Matt over at SvN points me to the keynote address from this year’s MIT Sports Analytics Conference, which, on the surface, probably isn’t the first thing you’ll be Googling for in the morning. But despite it being moderated by Michael Lewis and featuring an a pretty good panel, it gets very interesting at about 20 minutes in. That’s the point when Houston Rockets GM Daryl Morey, in fairly blunt terms, explains how he cannot stand working with people who don’t stand up for their own thoughts and opinions:
You have to have a culture where there’s no bad idea and people aren’t afraid to bring them up. I want the people who work with me to have very, very strong opinions. And I get really mad if I make the first argument against and they’re immediately like, “Oh yeah, maybe you’re right.” That drives me nuts.
This reminds me of the paradox of the wannabe progressive company: its leaders say they want people who will openly disagree and defend their opinions, but when that happens, egos are bruised and positions threatened and reputations tested. Touchy-feely concept goes out the window when it gets down to bare metal. The fact is most companies say this is how they operate because it sounds good in press releases and HR magazine interviews, but really can’t abide it in daily practice. I’ve seen it time and again, and you probably have, too. And if you say it as a talking point, it’s not part of your culture, and if it’s not part of your culture, you have no business saying it.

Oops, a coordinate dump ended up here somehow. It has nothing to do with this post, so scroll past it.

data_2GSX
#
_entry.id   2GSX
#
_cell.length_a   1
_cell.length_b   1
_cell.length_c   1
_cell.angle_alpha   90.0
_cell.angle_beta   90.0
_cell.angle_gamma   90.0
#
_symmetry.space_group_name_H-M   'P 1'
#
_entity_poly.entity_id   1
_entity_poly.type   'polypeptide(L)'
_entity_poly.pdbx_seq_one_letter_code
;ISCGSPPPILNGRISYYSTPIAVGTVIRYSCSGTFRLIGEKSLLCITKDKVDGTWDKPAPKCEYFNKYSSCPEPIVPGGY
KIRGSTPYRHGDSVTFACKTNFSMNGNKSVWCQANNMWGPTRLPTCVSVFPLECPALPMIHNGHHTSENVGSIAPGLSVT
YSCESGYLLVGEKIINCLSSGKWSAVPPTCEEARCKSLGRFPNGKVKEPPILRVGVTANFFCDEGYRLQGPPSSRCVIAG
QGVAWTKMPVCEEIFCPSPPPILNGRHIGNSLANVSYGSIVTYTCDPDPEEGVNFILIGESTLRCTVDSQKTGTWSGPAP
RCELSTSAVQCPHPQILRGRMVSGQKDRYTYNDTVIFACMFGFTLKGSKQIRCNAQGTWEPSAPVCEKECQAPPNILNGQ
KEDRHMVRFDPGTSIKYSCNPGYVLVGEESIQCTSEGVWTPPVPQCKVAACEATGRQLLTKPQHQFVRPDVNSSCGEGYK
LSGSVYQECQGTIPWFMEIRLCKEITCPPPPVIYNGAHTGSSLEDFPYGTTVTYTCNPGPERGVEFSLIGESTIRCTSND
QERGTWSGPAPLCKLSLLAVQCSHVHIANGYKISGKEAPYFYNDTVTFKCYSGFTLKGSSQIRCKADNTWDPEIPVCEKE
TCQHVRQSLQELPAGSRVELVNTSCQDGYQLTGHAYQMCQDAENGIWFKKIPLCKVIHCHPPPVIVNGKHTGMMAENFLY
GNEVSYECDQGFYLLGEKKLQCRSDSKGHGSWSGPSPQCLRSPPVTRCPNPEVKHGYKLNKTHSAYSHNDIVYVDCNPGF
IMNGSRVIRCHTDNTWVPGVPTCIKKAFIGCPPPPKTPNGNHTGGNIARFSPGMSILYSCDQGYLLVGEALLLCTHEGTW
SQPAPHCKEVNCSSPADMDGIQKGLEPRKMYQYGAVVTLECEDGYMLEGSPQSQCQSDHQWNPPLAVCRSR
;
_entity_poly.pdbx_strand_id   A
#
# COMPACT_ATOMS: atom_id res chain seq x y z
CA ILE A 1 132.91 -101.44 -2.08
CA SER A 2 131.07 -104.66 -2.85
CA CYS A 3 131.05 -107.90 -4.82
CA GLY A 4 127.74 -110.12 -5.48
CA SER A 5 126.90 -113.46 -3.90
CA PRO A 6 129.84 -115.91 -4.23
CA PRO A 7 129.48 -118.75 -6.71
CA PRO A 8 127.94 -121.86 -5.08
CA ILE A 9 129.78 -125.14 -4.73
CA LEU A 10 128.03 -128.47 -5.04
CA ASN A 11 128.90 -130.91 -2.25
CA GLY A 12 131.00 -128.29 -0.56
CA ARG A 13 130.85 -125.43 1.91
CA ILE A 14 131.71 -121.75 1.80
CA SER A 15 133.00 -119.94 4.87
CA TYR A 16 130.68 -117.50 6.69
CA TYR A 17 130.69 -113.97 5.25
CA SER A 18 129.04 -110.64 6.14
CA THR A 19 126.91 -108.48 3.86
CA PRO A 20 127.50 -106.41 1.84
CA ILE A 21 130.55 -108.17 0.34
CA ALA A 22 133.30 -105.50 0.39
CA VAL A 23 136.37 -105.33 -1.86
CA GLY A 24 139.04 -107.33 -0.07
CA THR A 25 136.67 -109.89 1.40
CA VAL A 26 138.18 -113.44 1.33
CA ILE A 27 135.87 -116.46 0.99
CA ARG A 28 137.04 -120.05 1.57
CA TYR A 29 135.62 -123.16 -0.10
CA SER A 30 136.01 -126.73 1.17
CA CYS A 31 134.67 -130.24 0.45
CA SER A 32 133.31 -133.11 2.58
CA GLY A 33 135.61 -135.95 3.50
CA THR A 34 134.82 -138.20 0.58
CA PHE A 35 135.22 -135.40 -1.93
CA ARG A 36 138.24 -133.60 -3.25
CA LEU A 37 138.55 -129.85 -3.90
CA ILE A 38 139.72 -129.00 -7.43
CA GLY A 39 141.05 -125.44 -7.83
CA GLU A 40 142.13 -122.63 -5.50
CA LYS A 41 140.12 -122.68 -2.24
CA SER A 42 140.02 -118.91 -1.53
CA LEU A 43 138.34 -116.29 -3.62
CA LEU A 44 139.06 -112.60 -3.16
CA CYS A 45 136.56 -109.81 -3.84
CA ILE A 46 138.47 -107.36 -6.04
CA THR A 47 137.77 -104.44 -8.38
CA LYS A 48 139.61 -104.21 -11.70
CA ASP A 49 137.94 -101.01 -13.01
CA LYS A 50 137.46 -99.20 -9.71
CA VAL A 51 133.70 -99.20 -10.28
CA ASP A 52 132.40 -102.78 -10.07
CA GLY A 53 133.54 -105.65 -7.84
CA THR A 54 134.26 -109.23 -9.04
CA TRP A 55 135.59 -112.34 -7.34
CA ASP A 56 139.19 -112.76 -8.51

This is why I work where I do: when the partners here say to speak my mind, they mean it. How often do you hear about a new employee being taken behind closed doors and told to speak up more, not less? That happened to me, right here at MIPRO, about four months into my job. And it was due: my previous job taught me political maneuvering and the fine art of watching what you say, neither of which are recognized talents here at MIPRO. This company, for better or worse, embraced the idea that healthy dissent provides a litmus test for idea and opinions, and so far it has worked marvelously, without penalty, every time. Yes, things can get heated and not all opinions are winners, but everyone has a chance to speak their piece. When all is said and done, we walk out of the conference room unified, completely behind the chosen approach.
The best part? This mindset trickles down to clients. As a consulting company, we pledge to tell our clients what they need to hear, not what they want to hear. Since we’ve been in business, clients have praised our ability to do this, sometimes in emphatic terms, more than anything else. And when you’re paying for our expertise and guidance, isn’t that what you expect?
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